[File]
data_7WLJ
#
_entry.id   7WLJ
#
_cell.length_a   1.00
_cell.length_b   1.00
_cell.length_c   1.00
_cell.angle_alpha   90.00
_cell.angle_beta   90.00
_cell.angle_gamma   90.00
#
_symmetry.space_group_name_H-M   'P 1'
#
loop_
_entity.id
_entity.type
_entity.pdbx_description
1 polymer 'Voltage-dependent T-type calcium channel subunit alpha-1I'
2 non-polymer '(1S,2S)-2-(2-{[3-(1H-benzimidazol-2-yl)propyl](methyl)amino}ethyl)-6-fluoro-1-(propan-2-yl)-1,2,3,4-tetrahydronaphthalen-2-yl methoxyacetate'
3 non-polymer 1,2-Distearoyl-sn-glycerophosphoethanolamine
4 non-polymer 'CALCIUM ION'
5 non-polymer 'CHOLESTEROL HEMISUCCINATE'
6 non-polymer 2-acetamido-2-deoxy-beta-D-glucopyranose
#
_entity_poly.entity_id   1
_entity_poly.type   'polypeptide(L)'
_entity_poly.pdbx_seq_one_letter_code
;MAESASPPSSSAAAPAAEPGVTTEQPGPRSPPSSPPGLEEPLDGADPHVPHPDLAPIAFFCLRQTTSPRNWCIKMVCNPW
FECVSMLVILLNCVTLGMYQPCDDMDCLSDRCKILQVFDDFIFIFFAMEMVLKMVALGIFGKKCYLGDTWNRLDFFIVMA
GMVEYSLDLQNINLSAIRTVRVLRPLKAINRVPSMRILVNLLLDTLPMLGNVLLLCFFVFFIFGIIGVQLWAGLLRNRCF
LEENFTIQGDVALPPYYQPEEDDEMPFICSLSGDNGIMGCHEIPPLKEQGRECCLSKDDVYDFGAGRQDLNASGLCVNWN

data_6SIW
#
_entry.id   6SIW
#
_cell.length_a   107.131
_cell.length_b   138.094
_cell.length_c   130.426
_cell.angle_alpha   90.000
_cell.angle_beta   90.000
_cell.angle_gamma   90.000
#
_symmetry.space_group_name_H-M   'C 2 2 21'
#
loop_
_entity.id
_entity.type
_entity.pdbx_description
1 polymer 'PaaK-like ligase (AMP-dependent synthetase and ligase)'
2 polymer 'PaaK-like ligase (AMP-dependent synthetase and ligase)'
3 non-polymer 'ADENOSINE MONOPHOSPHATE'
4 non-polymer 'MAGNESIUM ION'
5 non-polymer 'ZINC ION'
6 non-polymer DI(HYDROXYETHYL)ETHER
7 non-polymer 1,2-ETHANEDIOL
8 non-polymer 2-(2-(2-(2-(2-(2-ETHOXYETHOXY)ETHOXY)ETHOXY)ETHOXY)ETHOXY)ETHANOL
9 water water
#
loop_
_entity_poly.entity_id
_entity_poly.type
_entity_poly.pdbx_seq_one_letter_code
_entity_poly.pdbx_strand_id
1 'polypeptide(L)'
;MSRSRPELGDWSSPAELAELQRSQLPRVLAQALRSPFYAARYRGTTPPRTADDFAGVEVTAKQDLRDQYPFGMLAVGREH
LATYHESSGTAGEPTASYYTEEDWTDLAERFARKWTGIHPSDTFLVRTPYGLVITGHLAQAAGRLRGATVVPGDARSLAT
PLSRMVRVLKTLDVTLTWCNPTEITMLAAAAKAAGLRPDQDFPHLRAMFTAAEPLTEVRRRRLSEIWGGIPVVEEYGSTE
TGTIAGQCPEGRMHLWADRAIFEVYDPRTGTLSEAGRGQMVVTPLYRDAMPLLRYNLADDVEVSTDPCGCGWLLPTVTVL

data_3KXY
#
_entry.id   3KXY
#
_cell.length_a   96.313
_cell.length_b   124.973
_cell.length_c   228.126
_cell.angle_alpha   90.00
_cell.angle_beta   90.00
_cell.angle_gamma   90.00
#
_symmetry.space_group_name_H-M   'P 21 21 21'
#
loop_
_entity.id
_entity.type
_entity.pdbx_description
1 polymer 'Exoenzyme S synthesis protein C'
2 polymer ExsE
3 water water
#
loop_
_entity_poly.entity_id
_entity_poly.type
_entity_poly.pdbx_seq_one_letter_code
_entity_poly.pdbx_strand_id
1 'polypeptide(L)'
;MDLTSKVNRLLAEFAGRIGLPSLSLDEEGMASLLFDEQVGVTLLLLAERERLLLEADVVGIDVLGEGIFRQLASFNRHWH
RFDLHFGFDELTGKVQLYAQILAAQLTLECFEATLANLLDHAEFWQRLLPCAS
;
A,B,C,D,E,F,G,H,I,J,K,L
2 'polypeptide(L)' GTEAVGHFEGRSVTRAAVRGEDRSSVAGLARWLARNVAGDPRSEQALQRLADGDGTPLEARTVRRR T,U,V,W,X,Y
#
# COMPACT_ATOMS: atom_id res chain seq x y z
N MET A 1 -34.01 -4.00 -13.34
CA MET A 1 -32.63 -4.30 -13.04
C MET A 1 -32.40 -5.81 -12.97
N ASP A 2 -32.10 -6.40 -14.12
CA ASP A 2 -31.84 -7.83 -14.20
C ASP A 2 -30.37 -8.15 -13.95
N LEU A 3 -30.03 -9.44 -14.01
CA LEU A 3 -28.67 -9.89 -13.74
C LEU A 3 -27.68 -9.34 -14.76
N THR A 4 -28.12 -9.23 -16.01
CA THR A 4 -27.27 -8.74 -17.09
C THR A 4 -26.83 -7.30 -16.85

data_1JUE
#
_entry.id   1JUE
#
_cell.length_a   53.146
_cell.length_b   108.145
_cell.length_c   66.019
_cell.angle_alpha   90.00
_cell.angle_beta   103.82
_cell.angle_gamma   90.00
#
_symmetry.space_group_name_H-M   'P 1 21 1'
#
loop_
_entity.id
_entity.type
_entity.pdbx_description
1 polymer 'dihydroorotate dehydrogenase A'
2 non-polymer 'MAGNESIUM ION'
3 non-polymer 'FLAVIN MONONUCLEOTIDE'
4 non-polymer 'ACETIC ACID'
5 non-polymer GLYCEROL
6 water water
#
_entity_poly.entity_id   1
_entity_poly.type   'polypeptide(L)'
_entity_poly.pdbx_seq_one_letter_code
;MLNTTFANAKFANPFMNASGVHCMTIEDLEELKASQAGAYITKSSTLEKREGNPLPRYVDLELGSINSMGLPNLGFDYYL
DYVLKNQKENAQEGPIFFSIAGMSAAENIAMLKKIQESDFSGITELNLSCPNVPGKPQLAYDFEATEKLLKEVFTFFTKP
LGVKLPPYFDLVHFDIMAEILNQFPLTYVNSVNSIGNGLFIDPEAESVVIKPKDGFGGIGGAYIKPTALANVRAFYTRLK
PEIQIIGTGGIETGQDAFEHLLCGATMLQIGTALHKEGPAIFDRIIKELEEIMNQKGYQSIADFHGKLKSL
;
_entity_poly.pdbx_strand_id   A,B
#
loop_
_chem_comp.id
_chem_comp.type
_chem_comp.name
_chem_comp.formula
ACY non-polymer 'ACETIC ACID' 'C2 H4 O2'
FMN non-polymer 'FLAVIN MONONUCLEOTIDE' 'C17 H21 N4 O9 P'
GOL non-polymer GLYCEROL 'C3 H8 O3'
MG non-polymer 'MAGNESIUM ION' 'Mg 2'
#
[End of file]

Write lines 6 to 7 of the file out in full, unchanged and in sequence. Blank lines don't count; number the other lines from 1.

_cell.length_b   1.00
_cell.length_c   1.00